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Assessing housing sector

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Sixty years on, stakeholders in the housing sector insist that except flexible and innovative solutions are embraced in tackling the housing challenges, there may not be any noticeable change in the sector. They also canvass standardisation and public-private partnerships in achieving sustainable housing for all, Okwy Iroegbu–Chikezie reports.

The nation has been bedeviled by  challenges in the housing sector, leading to claims of about 20 million deficit.

This figure has, however, been contested by various groups, which insist that it is not in tandem with  reality.

Some argue that the figure is not reflective of the actual number of Nigerians in need of shelter. This argument is based on the belief that developers have continued to build for the category that is not in need of housing – building luxury apartments when low cost houses are required.

Arising from this, operators are united on a common belief – articulation and implementation of several government housing policies that litter the real estate sector.

No doubt, the nation has tinkered with policies to make the housing sector viable, but operators insist that fresh ideas, quality standards, competitive policies  and innovative solutions, including ensuring land liberalisation, are perhaps the panacea to the  sector’s myriad of challenges and the housing gap.

Chief Executive Officer, Octo5 Holdings Limited, Babajide Odusolu, called for intensive awareness that would lead to the elimination of  substandard housing. He noted that it was a major issue in the sector. He said the campaign would boost qualitative affordable mass shelters which would bridge the huge deficit.

Odusolu, who spoke while delivering a lecture entitled: “Housing in Nigeria: 60 years and still counting,” in Lagos, gave a history of evolution of Nigerian cities and made comparisons as well as lessons learnt from various housing development modules.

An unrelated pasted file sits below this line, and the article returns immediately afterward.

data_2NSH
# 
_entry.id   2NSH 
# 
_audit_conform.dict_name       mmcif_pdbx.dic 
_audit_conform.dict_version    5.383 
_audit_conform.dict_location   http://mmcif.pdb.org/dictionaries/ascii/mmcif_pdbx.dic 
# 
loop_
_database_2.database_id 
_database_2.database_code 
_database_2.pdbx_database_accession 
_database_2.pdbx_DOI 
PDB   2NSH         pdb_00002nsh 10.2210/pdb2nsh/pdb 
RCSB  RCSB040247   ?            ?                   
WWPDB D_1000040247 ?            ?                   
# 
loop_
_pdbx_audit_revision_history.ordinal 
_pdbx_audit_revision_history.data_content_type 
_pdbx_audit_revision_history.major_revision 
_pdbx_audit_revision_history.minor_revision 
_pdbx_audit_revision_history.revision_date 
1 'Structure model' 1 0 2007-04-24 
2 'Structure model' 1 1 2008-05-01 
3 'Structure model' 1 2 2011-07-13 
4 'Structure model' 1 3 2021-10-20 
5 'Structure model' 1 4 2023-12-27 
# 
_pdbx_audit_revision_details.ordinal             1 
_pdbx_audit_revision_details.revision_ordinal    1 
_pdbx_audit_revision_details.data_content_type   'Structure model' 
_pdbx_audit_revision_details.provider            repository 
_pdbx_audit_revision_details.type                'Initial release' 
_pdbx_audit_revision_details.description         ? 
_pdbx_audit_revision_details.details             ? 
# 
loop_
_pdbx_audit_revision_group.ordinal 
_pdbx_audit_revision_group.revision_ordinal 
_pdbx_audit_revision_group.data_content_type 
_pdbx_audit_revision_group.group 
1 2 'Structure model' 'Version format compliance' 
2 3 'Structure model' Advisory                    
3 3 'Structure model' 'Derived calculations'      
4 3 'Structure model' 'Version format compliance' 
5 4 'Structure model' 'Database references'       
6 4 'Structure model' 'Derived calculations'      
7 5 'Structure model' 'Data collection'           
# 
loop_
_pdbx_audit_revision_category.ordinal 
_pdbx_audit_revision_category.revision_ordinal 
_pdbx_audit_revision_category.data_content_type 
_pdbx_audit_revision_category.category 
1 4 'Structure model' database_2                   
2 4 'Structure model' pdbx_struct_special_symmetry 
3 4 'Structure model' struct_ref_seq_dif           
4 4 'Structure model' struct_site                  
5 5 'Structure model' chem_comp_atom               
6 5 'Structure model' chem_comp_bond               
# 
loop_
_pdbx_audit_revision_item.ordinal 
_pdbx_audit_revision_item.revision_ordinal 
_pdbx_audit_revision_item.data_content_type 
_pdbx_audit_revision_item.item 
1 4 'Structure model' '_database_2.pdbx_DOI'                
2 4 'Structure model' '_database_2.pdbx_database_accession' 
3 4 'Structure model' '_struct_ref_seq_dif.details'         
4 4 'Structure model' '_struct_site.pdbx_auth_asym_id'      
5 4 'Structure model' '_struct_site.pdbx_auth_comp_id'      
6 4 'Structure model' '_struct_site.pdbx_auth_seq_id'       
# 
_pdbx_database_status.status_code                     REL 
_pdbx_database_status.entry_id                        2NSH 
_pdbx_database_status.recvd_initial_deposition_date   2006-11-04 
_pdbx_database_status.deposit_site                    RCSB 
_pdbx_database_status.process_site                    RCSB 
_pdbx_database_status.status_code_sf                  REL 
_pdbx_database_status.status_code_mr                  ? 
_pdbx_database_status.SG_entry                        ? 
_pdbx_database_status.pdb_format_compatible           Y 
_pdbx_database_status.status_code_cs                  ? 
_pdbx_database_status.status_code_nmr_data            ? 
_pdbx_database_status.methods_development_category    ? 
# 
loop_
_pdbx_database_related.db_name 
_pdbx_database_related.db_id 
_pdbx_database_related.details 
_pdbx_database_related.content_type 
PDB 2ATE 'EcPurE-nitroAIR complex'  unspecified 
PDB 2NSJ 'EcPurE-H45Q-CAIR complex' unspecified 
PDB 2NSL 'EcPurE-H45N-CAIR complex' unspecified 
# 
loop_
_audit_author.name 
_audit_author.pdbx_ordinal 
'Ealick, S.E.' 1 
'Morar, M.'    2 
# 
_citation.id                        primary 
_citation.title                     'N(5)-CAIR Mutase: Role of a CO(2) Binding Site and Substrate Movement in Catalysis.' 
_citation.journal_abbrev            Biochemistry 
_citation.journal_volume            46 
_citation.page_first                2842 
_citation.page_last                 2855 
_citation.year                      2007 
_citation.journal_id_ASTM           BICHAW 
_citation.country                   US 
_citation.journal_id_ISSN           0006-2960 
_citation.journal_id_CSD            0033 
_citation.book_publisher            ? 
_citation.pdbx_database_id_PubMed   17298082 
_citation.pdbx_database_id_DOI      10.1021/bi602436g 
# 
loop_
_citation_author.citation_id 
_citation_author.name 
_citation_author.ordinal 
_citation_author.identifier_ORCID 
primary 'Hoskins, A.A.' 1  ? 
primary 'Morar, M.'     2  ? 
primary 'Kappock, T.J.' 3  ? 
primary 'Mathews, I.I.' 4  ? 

The event also coincided with the launch of STOW- a real estate app to facilitate the provision of affordable mass housing for workers.

According to him, the low-cost housing model of a former Governor of Lagos State, Lateef Jakande, has remained the most successful in the state, adding that the roads constructed by Jakande’s administration between 1979 and 1983 were still opening up new cities.

He said Nigeria was not a poor country but had low-income earners living in substandard houses and they commute long hours daily to their business districts to eke a living.

According to him, substandard housing and ignorance of how to access low interests housing financial opportunities were some of the factors responsible for the over three million  housing shortfalls in Lagos State alone.

He urged the government to realise its inadequacies in handling housing shortfalls and the need for it to collaborate with private developers. Such collaboration, it is believed, would help Nigerians to change their heavy consumption mindsets to embracing investments in homes.

“Unfortunately, 80 per cent of Nigerians spend their incomes on consumption and that has to change through this kind of awareness we are doing by bringing all the stakeholders together. Without private sector involvement,  there will be no housing in Nigeria. In the last three years,  all  states owned housing agencies combined in Nigeria built less than 10,000 houses, and  in the same period, private sector had delivered 100,000,’’ he said.